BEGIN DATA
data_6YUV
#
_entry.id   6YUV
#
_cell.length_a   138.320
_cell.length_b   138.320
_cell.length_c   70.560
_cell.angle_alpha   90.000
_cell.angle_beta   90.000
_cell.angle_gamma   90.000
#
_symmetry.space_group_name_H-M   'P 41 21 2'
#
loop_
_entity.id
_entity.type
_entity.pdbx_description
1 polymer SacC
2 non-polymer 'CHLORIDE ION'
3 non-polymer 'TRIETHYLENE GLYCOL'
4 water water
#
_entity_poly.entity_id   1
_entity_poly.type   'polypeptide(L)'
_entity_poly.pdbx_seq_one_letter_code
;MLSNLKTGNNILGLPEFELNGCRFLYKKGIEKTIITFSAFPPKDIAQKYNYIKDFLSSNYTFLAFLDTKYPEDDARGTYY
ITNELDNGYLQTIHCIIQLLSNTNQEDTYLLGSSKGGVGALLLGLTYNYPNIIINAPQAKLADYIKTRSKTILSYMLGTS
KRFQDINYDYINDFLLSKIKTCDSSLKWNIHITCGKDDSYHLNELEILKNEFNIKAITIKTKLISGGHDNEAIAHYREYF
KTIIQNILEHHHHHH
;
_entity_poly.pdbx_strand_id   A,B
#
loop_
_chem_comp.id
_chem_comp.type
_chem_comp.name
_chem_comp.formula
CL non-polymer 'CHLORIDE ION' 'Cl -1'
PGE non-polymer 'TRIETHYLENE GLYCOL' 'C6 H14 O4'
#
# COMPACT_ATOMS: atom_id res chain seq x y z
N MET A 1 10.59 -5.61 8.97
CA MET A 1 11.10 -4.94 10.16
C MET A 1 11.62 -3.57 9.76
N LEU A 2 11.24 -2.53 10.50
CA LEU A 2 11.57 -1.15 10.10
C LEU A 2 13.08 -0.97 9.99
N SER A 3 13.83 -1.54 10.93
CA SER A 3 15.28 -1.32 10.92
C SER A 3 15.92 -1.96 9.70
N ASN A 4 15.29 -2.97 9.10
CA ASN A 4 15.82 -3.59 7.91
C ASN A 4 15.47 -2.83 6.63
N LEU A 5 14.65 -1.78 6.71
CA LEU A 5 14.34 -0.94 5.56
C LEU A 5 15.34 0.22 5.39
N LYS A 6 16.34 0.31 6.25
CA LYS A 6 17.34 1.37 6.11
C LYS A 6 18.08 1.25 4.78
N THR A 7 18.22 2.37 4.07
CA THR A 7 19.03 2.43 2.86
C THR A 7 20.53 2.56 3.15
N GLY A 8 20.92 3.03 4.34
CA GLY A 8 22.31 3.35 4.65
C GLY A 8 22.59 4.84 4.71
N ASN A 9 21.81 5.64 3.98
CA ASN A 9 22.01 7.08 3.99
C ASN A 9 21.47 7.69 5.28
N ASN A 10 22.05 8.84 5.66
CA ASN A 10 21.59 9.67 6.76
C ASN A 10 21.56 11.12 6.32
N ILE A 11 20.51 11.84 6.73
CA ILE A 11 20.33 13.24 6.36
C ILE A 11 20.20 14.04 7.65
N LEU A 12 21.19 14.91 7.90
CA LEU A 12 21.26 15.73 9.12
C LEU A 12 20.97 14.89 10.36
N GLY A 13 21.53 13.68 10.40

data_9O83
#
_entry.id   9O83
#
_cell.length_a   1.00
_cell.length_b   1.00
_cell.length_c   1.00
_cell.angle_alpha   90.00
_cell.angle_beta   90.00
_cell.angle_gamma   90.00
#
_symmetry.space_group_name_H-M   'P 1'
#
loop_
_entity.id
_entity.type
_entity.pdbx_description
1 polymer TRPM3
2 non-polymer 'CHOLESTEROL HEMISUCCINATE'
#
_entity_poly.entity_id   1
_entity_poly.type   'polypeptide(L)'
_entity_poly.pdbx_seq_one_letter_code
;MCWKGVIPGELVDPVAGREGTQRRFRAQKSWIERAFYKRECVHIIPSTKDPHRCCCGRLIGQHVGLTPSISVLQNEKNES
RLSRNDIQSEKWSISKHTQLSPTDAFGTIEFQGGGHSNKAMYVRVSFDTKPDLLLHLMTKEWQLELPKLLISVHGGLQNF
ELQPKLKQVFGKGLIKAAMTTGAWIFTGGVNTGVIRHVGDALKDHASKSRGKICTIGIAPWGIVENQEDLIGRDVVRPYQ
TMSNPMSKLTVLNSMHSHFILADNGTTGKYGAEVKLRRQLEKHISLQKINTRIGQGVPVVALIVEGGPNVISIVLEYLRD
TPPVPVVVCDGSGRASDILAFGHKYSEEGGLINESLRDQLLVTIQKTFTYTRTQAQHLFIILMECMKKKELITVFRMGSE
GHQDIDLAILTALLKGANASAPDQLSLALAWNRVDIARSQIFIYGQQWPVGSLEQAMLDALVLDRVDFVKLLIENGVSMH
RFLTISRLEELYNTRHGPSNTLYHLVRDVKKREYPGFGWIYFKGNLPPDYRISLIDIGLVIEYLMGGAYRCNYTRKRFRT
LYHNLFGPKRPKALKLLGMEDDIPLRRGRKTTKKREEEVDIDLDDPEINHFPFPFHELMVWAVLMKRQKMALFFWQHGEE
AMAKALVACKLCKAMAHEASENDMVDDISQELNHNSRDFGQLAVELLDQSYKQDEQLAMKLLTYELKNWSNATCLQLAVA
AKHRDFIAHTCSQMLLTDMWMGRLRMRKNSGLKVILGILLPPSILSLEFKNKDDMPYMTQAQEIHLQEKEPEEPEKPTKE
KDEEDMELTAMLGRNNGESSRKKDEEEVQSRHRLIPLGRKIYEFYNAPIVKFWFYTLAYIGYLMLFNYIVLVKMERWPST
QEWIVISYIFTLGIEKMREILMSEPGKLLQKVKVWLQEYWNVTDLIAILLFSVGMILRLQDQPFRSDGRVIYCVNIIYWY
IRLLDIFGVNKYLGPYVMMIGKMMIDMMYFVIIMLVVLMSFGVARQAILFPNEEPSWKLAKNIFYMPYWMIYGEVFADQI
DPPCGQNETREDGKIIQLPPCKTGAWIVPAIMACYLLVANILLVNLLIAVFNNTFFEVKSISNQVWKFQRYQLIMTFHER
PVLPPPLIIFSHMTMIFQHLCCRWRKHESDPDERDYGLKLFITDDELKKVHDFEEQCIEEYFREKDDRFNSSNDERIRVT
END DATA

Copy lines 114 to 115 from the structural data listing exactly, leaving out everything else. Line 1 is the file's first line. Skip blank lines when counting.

IRLLDIFGVNKYLGPYVMMIGKMMIDMMYFVIIMLVVLMSFGVARQAILFPNEEPSWKLAKNIFYMPYWMIYGEVFADQI
DPPCGQNETREDGKIIQLPPCKTGAWIVPAIMACYLLVANILLVNLLIAVFNNTFFEVKSISNQVWKFQRYQLIMTFHER